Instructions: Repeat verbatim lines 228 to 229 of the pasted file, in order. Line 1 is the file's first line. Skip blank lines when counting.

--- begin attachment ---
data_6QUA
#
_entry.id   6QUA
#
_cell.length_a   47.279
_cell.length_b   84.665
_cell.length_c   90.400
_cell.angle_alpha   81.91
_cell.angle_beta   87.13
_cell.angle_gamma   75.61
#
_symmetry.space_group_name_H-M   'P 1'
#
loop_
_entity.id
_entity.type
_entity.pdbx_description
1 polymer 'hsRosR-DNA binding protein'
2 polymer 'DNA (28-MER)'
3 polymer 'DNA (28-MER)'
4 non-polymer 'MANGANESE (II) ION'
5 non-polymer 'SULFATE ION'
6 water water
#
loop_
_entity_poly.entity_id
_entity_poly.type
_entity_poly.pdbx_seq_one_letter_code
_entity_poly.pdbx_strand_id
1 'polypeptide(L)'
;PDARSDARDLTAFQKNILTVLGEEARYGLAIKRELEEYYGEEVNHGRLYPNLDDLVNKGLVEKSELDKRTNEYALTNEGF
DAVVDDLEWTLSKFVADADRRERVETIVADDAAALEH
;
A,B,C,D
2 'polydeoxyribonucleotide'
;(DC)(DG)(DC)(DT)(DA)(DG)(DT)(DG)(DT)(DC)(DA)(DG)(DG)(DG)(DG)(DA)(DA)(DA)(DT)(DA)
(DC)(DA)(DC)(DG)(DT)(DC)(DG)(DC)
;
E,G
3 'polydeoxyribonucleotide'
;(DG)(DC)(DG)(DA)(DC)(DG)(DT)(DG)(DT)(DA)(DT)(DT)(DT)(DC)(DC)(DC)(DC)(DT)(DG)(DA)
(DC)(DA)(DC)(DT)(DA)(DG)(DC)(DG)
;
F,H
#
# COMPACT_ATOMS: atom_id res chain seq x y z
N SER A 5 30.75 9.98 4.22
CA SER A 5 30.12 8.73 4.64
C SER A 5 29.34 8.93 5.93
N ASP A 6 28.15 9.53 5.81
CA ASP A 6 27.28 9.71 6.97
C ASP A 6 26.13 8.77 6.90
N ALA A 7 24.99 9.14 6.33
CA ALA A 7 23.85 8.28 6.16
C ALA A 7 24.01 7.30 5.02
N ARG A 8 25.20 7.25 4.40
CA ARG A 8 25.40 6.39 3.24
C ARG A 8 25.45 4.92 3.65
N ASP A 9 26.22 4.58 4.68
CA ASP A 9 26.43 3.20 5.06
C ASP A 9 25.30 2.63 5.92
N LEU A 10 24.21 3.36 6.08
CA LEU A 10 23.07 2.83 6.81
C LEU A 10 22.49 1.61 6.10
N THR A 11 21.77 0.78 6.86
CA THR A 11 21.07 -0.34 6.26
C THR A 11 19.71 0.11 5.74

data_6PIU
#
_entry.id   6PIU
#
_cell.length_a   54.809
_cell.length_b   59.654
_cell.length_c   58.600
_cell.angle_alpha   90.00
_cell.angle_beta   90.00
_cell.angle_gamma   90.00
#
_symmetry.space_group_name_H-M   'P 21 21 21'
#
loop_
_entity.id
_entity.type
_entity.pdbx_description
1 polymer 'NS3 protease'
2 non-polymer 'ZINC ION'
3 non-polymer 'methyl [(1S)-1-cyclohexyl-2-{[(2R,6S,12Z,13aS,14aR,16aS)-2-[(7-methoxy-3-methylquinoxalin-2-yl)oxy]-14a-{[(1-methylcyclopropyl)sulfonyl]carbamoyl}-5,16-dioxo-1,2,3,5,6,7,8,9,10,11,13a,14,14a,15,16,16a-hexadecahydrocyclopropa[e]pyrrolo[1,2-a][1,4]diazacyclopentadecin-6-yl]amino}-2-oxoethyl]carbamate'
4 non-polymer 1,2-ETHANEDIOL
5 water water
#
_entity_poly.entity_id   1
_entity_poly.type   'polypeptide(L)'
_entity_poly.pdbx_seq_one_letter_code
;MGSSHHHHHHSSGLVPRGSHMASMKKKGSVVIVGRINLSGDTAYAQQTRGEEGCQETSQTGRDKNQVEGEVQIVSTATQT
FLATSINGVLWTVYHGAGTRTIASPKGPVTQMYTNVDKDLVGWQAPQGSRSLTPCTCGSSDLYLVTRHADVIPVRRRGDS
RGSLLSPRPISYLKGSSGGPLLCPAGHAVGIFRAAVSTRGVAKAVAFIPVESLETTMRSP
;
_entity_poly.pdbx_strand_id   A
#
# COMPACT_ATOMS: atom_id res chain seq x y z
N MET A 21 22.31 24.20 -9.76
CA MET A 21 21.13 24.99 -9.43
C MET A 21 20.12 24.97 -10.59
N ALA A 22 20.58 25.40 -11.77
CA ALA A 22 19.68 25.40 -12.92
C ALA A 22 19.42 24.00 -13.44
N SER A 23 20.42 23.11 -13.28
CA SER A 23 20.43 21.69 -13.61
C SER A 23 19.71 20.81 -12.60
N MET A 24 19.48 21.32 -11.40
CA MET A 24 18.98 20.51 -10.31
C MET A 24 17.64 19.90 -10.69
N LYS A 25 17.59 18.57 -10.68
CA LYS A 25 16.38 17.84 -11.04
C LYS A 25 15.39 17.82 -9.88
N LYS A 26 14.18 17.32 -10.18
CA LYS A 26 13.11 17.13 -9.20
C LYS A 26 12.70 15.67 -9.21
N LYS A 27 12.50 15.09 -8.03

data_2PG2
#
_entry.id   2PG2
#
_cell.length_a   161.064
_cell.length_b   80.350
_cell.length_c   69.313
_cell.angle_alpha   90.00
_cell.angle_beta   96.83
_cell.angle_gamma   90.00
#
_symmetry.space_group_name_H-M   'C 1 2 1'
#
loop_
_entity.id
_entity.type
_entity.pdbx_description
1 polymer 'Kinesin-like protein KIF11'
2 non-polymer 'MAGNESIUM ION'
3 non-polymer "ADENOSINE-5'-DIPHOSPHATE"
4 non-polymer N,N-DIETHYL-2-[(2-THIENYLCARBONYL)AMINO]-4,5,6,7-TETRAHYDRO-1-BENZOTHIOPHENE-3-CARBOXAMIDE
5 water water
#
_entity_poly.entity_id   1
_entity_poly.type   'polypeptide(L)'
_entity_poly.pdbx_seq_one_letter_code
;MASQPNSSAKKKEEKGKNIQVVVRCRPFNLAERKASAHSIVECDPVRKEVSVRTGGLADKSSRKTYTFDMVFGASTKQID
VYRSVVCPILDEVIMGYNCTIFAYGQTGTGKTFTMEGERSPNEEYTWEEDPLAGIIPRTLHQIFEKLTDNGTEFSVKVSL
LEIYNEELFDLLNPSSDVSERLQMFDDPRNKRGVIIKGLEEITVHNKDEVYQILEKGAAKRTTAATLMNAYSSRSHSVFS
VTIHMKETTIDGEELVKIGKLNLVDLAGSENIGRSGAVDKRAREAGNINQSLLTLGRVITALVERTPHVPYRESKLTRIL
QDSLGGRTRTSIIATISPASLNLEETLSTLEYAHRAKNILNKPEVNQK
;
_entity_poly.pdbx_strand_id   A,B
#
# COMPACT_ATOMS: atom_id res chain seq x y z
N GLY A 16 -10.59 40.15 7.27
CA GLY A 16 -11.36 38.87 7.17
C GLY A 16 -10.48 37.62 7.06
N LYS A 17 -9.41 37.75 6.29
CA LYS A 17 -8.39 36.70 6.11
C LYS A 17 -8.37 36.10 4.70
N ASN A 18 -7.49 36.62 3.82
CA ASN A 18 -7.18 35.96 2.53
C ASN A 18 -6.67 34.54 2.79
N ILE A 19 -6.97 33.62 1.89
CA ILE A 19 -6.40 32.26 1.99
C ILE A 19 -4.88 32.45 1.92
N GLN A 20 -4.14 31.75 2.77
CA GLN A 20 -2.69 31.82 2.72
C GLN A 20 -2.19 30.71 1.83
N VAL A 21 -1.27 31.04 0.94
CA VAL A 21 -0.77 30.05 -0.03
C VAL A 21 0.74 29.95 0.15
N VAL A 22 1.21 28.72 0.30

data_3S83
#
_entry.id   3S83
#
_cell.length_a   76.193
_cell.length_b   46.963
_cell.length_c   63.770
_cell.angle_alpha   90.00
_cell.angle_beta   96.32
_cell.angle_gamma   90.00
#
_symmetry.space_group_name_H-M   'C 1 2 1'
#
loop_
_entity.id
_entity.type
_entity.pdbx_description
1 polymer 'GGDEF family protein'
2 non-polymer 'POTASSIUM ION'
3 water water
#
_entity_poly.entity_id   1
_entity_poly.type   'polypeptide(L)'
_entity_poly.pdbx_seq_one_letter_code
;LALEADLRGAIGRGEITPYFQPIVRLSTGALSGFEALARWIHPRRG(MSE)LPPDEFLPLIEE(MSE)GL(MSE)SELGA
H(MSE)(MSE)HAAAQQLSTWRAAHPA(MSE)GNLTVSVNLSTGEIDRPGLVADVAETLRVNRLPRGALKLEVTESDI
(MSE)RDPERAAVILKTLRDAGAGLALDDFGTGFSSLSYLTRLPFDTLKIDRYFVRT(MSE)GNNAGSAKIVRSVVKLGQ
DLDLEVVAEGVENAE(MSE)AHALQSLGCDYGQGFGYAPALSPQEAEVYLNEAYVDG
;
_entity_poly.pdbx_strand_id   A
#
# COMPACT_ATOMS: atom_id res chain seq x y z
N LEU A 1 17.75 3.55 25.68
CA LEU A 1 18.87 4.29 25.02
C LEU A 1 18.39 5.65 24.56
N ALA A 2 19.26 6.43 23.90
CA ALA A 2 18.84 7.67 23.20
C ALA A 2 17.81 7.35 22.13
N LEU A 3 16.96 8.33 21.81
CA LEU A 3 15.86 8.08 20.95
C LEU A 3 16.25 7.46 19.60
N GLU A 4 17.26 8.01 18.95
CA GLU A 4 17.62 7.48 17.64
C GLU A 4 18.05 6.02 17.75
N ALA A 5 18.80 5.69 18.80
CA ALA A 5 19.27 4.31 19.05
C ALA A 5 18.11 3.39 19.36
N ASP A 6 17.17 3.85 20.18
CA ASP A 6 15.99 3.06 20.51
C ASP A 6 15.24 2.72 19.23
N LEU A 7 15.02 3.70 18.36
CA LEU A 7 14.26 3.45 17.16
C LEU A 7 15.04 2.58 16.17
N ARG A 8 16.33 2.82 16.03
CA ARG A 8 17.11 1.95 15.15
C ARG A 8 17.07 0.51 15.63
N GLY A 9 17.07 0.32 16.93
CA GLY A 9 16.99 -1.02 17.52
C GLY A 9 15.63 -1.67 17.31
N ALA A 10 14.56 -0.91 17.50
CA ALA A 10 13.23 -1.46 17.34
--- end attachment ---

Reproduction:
CA ARG A 8 17.11 1.95 15.15
C ARG A 8 17.07 0.51 15.63